Showing posts from May, 2015

Clifton (June 2014)

As I promised myself, this has now become a yearly trip for me. As I'm getting ready to head out soon, let's reminisce on a previous trip that happened on one, if not THE hottest day of June of 2014. one comes down from the wave breakers near the wharf of Stonehaven
I checked the weather for that day and I knew it was going to be a hot one, but I never anticipated what hot was in this area. I've prepared but soon to find out I could have been more careful. But I digress. Moving on.

If you've been keeping tabs on my previous Clifton posts, you'll remember that these layers are mostly perpendicular to each other, almost perfectly horizontal observed in short distances. The Sandstone tends to meet with meandering bodies of water. When you walk, you'll mostly see the rock layers as shown from the pic above, and then bam, you'll get to see this:

The lenses show bodies infilled with different clast size, forming sandstone and/or mudstone type filled channel…

Joggins, Nova Scotia - October 2014

October of 2014 saw a few storms that rocked the coast of Joggins pretty good. In sites like these, the day(s) after a storm is the best day to see if nature revealed more of its secrets. I invited my friend Ray to come down South to Nova Scotia with me for a little trip and boom, on the road with good company!

For people that don't know what or where Joggins is by now (look up my previous posts or just search for it on the 'InTeRnEtS' via a search engine), you'll find out that this UNESCO site plays a crucial part in trying to understand our past, before the domination of giant diapsids, aka dinosaurs. This place touts having discovered some of the (if not the) oldest reptile ever found, which most remains are lodged inside fossil trees which Joggins is reknowned for.

The area that we usually like to walk to is a section along the Joggins Formation, located between Lower Cove and Shulie. The formations North/North East of the targeted section, Boss Point/Lower Cove,…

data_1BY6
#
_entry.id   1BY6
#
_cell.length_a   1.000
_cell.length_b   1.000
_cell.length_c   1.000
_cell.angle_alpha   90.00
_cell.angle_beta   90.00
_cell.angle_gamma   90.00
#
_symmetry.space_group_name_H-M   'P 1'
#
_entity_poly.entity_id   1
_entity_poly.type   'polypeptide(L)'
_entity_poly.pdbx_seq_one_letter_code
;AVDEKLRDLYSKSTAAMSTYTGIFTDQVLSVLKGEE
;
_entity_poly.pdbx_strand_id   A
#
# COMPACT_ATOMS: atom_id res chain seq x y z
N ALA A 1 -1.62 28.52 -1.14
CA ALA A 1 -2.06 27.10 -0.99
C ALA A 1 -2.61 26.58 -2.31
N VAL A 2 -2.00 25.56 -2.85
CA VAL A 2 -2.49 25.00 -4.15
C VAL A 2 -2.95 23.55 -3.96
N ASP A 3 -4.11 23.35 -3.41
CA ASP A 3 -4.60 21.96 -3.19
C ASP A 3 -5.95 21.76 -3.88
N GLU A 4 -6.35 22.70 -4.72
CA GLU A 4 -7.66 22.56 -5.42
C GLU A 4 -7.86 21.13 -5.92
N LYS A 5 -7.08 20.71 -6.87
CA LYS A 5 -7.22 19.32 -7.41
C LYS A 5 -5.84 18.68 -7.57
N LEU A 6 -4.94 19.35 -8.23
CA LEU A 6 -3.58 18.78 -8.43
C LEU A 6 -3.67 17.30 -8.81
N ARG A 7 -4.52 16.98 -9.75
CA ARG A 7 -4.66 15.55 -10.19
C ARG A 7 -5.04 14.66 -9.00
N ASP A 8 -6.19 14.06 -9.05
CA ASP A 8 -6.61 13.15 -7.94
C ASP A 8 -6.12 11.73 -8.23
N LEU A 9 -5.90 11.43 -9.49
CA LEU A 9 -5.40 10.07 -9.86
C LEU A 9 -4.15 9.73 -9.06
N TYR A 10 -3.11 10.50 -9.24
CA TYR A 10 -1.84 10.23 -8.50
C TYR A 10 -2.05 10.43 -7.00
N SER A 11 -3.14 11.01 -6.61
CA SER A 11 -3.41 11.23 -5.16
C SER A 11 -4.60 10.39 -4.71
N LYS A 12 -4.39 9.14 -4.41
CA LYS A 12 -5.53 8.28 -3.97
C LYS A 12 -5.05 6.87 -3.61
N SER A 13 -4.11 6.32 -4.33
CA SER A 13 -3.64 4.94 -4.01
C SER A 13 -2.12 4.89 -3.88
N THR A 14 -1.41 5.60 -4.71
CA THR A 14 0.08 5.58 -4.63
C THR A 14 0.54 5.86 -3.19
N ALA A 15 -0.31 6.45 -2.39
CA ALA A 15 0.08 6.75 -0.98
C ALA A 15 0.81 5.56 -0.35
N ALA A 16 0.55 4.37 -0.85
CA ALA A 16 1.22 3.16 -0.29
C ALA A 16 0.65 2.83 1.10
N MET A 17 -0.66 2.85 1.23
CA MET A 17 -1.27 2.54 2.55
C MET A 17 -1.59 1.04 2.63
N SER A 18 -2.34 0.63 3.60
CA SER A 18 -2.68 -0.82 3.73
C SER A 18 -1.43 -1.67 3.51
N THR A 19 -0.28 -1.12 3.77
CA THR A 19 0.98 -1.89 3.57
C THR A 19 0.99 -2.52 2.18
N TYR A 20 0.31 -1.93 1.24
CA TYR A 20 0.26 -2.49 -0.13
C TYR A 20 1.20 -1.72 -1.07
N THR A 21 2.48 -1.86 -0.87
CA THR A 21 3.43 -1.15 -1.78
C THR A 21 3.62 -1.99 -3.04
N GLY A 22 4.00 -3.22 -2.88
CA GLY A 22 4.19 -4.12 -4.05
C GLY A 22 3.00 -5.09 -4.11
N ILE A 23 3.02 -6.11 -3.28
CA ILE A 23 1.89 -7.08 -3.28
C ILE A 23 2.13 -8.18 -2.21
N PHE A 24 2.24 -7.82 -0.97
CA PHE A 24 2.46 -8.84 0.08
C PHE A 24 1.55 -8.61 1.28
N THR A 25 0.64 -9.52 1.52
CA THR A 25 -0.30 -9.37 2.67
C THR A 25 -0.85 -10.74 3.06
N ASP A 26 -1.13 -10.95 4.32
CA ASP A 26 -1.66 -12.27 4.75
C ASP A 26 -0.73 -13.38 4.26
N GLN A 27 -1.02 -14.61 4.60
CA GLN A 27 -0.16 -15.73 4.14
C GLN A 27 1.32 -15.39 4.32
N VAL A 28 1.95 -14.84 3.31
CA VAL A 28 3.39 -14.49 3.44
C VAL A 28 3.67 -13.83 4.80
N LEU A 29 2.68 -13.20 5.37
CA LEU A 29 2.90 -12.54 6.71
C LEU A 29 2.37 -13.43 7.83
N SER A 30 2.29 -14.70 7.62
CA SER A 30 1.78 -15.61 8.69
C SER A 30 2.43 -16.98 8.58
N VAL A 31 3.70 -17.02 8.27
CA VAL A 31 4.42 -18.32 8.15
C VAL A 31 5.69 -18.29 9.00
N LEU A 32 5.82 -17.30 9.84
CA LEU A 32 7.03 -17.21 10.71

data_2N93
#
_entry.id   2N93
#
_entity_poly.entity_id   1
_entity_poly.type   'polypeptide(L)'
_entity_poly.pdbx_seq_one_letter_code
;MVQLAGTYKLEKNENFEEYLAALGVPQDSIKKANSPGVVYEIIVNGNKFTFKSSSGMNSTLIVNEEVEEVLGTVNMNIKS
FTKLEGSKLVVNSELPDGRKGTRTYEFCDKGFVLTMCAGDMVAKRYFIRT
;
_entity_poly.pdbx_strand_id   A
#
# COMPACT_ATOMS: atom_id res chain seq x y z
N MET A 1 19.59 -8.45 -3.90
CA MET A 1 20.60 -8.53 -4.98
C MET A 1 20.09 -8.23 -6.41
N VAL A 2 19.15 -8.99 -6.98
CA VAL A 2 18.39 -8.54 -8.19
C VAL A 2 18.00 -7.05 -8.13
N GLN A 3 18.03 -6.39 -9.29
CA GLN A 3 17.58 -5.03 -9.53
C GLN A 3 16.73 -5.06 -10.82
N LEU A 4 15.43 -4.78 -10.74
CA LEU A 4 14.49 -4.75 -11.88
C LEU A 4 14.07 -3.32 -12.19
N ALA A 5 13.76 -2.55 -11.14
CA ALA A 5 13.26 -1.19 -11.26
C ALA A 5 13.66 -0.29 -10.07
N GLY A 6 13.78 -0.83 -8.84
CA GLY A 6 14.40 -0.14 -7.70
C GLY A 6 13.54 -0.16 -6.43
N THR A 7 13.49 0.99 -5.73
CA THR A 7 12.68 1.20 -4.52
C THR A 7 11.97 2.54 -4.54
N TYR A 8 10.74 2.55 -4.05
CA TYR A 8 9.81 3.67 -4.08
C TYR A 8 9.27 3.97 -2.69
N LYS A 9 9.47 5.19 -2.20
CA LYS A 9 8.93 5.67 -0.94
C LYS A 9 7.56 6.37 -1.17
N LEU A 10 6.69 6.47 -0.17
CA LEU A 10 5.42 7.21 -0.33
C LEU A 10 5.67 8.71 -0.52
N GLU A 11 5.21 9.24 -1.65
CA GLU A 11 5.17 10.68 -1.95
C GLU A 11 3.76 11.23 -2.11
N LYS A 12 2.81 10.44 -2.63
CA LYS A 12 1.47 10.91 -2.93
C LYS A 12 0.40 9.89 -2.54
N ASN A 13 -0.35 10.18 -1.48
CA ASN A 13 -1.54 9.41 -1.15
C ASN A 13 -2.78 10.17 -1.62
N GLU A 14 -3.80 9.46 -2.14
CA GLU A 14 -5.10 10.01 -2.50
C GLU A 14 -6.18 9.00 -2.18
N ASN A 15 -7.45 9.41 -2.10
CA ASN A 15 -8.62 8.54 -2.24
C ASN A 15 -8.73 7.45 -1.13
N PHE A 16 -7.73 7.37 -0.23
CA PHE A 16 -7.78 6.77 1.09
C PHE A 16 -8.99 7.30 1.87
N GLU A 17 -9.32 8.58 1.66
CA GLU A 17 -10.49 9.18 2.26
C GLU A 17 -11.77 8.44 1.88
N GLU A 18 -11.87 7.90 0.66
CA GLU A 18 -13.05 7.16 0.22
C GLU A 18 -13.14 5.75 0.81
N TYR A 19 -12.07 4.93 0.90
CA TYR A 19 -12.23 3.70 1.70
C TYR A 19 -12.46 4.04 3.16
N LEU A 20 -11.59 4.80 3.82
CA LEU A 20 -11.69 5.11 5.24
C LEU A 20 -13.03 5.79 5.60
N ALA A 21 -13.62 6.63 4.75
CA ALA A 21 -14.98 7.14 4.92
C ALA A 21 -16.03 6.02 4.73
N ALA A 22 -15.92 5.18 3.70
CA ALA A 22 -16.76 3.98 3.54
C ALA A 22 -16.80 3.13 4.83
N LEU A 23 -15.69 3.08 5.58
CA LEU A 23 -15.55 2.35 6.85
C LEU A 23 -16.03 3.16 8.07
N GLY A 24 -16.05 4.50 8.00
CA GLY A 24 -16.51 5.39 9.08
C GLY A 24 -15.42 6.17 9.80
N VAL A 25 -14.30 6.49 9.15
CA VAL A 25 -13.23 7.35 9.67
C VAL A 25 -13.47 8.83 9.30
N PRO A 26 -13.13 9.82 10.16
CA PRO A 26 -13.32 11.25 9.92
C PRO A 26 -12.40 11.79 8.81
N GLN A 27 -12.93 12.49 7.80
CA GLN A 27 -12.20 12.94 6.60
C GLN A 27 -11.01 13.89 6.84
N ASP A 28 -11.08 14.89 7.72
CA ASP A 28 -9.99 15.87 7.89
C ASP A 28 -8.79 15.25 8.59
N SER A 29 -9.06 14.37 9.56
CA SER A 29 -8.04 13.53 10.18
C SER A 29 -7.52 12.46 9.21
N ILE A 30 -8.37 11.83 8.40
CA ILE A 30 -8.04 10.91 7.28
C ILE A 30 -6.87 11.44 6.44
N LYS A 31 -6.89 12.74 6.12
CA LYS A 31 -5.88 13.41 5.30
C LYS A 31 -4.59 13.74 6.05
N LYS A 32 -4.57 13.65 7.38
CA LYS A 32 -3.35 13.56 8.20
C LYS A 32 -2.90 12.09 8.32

New Brunswick Museum's Research Lab (Day In Saint John, NB)

A few weekends ago I went for a day trip to Saint John to meet up with my friend Matt at the New Brunswick Museum's Steinhammer Lab. He's currently doing a stint at the research facility and I couldn't resist, desperately wanting to tour this historic place.

This building was the original New Brunswick Museum until it needed more space to accommodate a growing collection. In the 1990s, the exhibition displays found a new home downtown (Market Street area), but most of its collection (closed to the public) was kept at the original building on Douglas Avenue.
This museum is considered Canada's oldest, housing collections dating back to its first proprietor, Abraham Gesner. The influence of the Steinhammer Club, comprised of geologists from the area and abroad, was pivotal in the history of Geology across the globe. They founded the Natural History Society of New Brunswick, and from there the contributions to science have been crucial to the advancement of several fi…

Maple Kinda Day

(Back in early April)

Winter delayed this year's maple season with long term frigid conditions and mountains of snow still lingering around, refusing to go away.  Going to the sugar shack is a sign that Winter is finally coming to an end.  What better way than to celebrate with a belly full of maple!
This sugar shack is located in Stilesville, up around Gorge Road in the Indian Mountains (a few minutes drive from Moncton).  There are several shacks vying for our business, but I like going to the one all the way to the end called Trites Maples (recently changed from Trites Family Sugar Bush).
Heading towards sugar shack at the end of the road

Most lines finally jutting out from the snow, promoting sap transportation

They've renovated and it looks amazing!  They added an extension which double the size of the place.  The wood stove is also positioned in the center, distributing heat and making it very comfortable.  The outside porch was also added, which is great for people wai…